Call It What It Is: America Is in a Depression
Economic woes will trouble America for the foreseeable future, as seen in Friday’s U.S. credit downgrade by credit rating agency Standard & Poor’s.
As Americans brace for a new financial siege with the sour taste of 2008 still fresh in everyone’s mouths, it will be critical to form new policy approaches to deal with the economic circus.
No longer should leaders treat this financial calamity as a recession, caused by poor lending and borrowing. Instead policymakers must recognize that America is in an on-going depression, caused by a multitude of issues including lending and debt and exacerbated by fractured leadership. Terming any further economic problems as a “double-dip recession” is a cop-out, as it doesn’t adequately distinguish the magnitude of the situation. Only in acknowledging the severity of this crisis will the U.S. rally, solving the range of political and economic impasses holding the country back.
Policymakers in Washington are clearly not getting things done, a point S&P made as part of its rationale in downgrading the U.S. credit rating from AAA to AA+. Tuesday’s debt ceiling deal was political rancor at its worst, a case study of broken government.
But worse than the debate was the deal that was “negotiated.” Little more than a band-aid on a deep wound, the deal will be ineffective in combating America’s debt, as it only pushes off the problem. Republican and Democratic leaders were hoping, maybe, for some ovation for the hard work they put in to get Tuesday’s deal through. Instead the stock market continues to crash.
For two years now, American leaders have approached this financial Charybdis like it was a simple recession. All we had to do was weather the storm.
Over 8 million lost jobs later, and with a financial storm that has swept the globe, American policymakers must change their approach, treating the situation like the economic depression it really is.
The term “depression” is taboo in economics, with no clear definition. Psychologically, the term invokes ghost towns and broken society, and is understandably used sparingly. But in its simplest form, a depression is an abnormally long and deep economic plunge, tremendously affecting the credit, growth, and output of a nation. Even a nation’s political stature is shaken in a depression. The worst depressions extend into the global community, affecting a multitude of nations.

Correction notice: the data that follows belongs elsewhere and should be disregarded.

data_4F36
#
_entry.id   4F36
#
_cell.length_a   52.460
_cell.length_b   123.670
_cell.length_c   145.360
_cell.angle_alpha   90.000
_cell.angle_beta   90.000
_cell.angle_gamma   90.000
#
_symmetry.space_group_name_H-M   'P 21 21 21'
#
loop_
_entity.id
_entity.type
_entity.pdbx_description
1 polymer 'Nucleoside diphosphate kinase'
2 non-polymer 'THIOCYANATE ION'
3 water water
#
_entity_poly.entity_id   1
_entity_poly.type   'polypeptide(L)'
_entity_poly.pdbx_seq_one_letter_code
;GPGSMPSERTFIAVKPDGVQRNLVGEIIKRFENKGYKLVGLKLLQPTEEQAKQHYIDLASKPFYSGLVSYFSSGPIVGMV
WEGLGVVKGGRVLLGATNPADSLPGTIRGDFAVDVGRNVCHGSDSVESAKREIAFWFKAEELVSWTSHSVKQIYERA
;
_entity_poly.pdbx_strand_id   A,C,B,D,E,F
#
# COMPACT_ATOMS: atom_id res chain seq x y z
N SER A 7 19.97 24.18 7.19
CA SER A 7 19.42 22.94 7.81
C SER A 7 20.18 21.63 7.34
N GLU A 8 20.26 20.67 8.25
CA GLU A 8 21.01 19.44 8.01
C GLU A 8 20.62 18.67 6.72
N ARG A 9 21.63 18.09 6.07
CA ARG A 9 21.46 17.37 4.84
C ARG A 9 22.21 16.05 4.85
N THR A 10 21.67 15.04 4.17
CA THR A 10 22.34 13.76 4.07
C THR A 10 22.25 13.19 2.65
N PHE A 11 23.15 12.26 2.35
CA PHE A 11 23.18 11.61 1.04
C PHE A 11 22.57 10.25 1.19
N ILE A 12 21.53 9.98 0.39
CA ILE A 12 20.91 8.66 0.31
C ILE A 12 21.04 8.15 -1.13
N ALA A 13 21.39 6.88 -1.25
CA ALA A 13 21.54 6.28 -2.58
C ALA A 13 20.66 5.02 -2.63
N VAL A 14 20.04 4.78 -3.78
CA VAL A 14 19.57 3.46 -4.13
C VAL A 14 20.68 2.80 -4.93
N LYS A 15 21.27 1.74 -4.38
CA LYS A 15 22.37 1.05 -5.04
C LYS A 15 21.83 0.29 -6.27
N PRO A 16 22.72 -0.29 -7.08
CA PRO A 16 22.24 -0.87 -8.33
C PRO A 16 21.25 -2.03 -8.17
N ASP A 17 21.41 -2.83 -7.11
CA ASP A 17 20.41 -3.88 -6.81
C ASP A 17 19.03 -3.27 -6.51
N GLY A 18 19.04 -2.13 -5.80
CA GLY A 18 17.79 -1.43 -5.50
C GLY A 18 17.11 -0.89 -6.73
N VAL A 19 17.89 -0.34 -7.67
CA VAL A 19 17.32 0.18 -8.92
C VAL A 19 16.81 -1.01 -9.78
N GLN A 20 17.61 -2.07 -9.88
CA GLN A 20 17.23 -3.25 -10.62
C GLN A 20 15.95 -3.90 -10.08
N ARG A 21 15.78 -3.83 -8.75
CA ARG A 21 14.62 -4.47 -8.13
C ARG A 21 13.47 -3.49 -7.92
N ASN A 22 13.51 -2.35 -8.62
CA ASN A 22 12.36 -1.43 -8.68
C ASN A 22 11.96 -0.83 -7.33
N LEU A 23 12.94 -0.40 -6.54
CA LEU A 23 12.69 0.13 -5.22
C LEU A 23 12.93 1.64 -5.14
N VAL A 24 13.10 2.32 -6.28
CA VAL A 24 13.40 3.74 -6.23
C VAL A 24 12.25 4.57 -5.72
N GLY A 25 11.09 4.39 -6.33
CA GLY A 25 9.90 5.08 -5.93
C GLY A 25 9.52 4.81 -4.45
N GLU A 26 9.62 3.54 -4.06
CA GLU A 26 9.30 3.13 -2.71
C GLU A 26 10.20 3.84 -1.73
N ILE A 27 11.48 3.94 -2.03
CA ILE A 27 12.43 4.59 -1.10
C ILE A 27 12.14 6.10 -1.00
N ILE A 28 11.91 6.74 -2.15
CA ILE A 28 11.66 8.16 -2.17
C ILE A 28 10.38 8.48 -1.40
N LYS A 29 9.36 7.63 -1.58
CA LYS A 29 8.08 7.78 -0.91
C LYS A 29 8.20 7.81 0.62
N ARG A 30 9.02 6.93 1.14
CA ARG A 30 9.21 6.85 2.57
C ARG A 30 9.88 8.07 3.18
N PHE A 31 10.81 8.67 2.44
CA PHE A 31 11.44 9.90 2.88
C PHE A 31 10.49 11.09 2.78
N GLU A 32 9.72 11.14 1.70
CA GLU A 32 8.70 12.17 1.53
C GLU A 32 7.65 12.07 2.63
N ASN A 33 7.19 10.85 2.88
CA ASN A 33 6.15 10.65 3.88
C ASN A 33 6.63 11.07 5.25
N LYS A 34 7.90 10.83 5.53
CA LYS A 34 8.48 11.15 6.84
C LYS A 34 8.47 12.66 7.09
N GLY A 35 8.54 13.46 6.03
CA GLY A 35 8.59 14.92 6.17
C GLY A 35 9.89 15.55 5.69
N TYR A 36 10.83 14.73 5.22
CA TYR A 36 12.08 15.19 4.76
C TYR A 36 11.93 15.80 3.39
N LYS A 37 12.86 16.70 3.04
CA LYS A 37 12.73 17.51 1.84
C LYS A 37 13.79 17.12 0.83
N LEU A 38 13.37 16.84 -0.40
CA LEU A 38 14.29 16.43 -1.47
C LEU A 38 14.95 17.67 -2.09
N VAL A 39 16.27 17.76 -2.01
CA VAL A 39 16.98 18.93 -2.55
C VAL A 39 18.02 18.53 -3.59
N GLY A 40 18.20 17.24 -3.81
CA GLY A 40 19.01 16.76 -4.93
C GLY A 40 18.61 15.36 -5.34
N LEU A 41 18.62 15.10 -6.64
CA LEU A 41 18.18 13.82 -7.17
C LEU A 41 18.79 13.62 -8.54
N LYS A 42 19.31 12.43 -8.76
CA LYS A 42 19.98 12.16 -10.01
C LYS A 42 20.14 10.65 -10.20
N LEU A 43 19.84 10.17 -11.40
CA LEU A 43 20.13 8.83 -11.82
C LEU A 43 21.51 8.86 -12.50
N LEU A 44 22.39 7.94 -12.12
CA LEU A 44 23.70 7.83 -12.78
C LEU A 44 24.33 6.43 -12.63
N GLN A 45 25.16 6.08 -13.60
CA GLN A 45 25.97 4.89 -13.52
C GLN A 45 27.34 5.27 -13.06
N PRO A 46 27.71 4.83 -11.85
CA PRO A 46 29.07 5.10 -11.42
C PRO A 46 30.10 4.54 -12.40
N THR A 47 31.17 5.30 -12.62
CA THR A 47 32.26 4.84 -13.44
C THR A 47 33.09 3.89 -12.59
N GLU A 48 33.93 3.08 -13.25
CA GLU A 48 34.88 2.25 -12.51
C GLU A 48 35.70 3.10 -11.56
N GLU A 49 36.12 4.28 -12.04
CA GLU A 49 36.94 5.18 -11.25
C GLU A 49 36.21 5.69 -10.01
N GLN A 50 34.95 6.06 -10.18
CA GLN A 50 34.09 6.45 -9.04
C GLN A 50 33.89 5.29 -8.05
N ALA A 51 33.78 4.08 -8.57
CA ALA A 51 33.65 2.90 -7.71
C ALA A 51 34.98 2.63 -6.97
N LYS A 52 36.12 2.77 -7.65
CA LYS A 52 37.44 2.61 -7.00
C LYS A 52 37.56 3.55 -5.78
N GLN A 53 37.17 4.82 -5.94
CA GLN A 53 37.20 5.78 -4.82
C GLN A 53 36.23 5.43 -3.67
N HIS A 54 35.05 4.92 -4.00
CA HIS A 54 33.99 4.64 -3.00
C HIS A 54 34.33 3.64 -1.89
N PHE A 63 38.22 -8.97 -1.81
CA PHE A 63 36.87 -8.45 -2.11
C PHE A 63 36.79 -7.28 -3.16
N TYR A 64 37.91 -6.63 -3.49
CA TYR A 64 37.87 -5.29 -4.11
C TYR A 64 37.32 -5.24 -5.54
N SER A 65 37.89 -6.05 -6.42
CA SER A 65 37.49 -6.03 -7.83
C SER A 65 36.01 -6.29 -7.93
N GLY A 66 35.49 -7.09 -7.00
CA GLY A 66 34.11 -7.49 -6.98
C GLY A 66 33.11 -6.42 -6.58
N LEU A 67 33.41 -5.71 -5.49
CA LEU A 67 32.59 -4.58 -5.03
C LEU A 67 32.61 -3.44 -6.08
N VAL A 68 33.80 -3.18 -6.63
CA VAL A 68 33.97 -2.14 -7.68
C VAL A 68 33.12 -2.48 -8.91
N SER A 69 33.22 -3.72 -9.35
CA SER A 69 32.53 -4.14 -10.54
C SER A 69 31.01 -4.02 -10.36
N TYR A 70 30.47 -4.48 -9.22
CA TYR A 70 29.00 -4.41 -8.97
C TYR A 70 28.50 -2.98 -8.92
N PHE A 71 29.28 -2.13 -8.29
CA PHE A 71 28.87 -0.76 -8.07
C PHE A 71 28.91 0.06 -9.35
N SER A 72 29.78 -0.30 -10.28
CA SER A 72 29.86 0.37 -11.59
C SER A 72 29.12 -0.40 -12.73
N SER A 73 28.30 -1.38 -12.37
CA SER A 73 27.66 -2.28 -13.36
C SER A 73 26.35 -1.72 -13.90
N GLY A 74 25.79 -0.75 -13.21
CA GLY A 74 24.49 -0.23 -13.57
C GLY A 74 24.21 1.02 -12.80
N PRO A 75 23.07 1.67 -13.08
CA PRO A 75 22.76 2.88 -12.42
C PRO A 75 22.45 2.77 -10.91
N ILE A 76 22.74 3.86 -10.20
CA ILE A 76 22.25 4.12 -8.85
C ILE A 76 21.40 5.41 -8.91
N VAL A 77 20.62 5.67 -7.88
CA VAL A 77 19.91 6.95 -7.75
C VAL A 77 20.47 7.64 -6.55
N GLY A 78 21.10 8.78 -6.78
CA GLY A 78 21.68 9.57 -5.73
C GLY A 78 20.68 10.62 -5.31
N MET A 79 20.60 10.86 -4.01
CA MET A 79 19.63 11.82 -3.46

Recession assumes we will rebound shortly, and also assumes that only minor policy reforms are needed to stimulate the economy.
Depression policy would not only seek to stimulate, but also significantly change aspects of our economy and society. Calling the situation a depression would allow Americans, U.S. leaders, policymakers, and organizations to unify against a common threat, much like in war.
The policy decisions made under this paradigm would be more effective, allowing for the government to curb debt and unregulated lending at the same time and make significant cuts to government programs like Medicaid and defense. With this strategy, the government would not only seek cuts, but it would also lead in pushing new growth and output. In the Great Depression, government employed masses to build basic infrastructure, which became the engine of American growth for decades. Today, depression policy could focus on innovations in energy creation, education, and technology, fostering new layers of economic development. Policymakers must also target investment by focusing on the hardest hit groups, namely young people, who hold the highest unemployment rate. Investing in young people ensures that we will invest in tomorrow's work force instead of letting it continue to atrophy.
But to solve any depression, unified leadership is needed. It is testament to the brokenness of our current political environment that American leaders have not once had a rally-around-the-flag moment during this economic calamity. Such a moment, akin to the political cohesion immediately after Sept. 11, would allow our political system to run more fluidly. Terming the economic situation a depression would help shock our leaders into finding common ground, adding stability in government and easing accusations that our leaders are ineffective.
An argument can be made that S&P used its downgrade to highlight that significant change is needed in dealing with the economic situation. Others have advocated a more extreme action that would shock leaders to handle the situation better, namely a call for self-default on American loans.
But a paradigm shift in understanding the situation would be the simplest strategy to helping find a solution to the ongoing financial crisis. Coming to terms and understanding that our economic situation is worse than we originally thought is a first step in righting the course of the ship away from dire straits.
We must first hit rock bottom before we bounce back up. Call it what it is: The United States has entered a depression.
Photo Credit: Beverly & Pack